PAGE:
(Green Party)

Yes.

Lucy WALKER
(Labour Party)

This area is well outside my ward so I will refrain from commenting specifically.

However, as you will have gathered from my previous remarks, I think it is important to buffer cyclists from opening car doors where possible.

# Question 8

Do you have any other general cycling-related comments or points?

Steven Robert COOPER
(Liberal Democrat)

I think it important for councils and local councillors to be ambitious about increasing the ‘sustainable’ transport modes, including cycling. I was very pleased that the Petersfield Liberal Democrat councillors supported two way cycling in Kingston St, Mawson Rd, Covent Garden and Mackenzie Road against very strong opposition from local Labour councillors. Cyclists are not likely to achieve everything that they want in Cambridge, because there are many competing demands and pressures on road space and on funding streams, but if I am elected as a City Councillor, I hope to demonstrate that I am a supporter of sustainable transport and am ready to make some hard decisions in that direction.

James Andrew MARTIN
(Conservative Party)

The Conservatives will lobby the government to remove the rigid Whitehall targets for the introduction of new cycle lanes, allowing us to spend money on cycling according to local needs and local people's views. An example of this is our commitment to providing better information on existing cycle routes and the active and enthusiastic promotion of cycling training in schools.

We welcome the extra cycling opportunities presented by the Guided Bus.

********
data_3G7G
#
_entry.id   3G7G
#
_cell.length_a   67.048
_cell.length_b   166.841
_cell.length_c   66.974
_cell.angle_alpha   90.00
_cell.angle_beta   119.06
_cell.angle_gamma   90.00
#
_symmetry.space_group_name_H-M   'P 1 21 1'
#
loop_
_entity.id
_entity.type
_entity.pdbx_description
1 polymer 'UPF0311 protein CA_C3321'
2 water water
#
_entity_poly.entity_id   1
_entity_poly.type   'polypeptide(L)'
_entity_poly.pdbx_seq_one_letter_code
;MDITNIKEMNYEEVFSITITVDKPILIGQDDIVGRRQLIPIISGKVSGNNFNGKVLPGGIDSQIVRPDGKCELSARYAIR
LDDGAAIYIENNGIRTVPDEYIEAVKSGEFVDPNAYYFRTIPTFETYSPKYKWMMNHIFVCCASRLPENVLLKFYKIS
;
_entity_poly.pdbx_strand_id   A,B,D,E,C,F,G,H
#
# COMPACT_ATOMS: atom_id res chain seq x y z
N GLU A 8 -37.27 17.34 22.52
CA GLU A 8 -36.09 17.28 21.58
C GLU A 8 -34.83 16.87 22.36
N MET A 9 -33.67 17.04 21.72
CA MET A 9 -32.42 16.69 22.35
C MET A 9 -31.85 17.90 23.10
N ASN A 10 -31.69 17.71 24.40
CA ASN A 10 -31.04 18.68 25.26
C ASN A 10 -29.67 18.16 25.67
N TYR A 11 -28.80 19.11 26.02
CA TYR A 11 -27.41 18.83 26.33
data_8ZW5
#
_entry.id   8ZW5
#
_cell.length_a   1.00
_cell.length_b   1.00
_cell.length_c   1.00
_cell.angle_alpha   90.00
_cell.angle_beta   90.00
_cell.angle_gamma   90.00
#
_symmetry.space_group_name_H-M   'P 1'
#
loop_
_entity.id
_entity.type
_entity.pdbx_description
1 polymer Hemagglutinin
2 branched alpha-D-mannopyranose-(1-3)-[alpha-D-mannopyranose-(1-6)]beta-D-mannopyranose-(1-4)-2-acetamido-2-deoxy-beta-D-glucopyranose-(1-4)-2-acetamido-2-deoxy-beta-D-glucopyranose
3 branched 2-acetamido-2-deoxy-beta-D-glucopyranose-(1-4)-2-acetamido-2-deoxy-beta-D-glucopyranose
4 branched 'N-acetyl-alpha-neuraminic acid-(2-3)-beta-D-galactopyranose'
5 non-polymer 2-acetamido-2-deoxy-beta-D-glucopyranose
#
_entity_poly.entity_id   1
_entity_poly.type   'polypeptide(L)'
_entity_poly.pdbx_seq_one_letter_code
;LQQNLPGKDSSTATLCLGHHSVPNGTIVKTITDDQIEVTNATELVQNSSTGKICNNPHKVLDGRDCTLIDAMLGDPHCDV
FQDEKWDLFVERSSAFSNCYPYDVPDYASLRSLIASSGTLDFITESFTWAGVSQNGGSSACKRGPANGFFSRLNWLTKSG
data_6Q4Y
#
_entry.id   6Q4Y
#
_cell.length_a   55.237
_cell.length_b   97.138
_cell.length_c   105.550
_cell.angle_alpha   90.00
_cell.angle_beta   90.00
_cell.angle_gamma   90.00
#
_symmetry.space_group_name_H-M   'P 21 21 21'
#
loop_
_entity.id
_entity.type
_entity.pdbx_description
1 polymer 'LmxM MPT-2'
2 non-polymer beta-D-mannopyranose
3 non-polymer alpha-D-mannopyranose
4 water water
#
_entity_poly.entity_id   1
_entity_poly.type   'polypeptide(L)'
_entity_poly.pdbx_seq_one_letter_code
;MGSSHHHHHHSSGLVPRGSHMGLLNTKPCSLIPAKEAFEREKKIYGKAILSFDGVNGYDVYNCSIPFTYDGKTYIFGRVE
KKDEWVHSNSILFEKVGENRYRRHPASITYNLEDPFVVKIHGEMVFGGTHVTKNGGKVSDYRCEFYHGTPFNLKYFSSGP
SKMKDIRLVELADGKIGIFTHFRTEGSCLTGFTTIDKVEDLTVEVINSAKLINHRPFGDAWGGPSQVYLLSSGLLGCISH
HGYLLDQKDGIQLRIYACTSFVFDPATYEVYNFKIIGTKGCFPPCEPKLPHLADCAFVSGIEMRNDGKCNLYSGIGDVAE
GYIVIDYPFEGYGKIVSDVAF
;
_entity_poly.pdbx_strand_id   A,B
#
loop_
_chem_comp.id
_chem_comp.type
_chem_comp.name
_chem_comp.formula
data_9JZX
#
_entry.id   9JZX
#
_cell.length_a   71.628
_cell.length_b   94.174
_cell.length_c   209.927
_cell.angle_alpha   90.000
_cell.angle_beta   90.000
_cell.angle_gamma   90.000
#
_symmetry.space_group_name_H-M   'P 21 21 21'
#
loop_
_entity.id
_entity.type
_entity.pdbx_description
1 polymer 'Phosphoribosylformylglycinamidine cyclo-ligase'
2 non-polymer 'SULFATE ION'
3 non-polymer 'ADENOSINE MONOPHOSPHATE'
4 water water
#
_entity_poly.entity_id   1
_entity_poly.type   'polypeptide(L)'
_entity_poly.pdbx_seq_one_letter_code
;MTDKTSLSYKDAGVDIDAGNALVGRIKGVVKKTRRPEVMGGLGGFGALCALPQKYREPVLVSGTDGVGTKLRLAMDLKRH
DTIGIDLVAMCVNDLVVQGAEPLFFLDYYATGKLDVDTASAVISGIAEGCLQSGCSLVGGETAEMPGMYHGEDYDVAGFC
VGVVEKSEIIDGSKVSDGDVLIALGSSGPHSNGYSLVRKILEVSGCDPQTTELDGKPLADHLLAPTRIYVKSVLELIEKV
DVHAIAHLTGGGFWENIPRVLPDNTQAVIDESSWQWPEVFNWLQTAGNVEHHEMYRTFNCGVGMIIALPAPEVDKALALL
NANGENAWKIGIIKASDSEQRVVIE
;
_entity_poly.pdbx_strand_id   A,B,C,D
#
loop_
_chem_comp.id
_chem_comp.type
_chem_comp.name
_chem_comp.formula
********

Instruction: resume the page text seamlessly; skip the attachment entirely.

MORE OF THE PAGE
Pedestrians and cyclists can expect new facilities, with a new bridleway and cycle route running alongside the Busway route. We hope that the Cambridge Cycling campaign will join us in supporting the Guided Bus.

Shayne Mary MITCHELL
(Green Party)

Compared to Dutch and Italian cities I have lived or ridden in, very few people cycle in Cambridge. There everybody – smartly dressed old ladies, men in suits, young children – cycles. I would like to see Cambridge a _real_ cycling city, with a similar level of cycling and nobody feeling intimidated or scared.

Some suggestions:
- parking on pavement, footway, verge. Ban should be enforced

- officially sanctioned, legal pavement parking, eg Romsey Town, Milton Road, should be discontinued

- wheelie bins. Should be off the pavements. Where houses have no rear access (surprisingly few), the ‘white bag’ scheme needs to be used. At present, many Petersfield pavements are difficult to negotiate, and impassable for people using pushchairs or wheelchairs

- New Street roundabouts. Very dangerous for cyclists and pedestrians, especially the York Str. Junction. Need redesigning.

- Newmarket Road pelican crossings by roundabout. These are very confusing, with what seems to be a unique, mystifying and dangerous one-way system. They need changing

- Mill Road. Make safer for cyclists and pedestrians by eg reducing speed limit and enforcing pavement parking ban.

Lucy WALKER
(Labour Party)

I am a cyclist and a pedestrian, and only rarely use my car in town. I have taught my children to ride their bikes safely here, and if elected to the City Council, I would welcome working with Camcycle to improve cycle paths and facilities for cyclists and also promote safer cycling. I have already worked with Camcycle to press for improvements to the Gonville Place/Gresham Road crossing.
As pedestrians don't have a lobby group, it is important that Camcycle promotes safe cycling and respect for pedestrians on pavements, and shared crossings and car free zones in the city centre.

Camcycle is a non-partisan body. All candidates are given an equal opportunity to submit their views. Information published by Camcycle (Cambridge Cycling Campaign), The Bike Depot, 140 Cowley Road, Cambridge, CB4 0DL.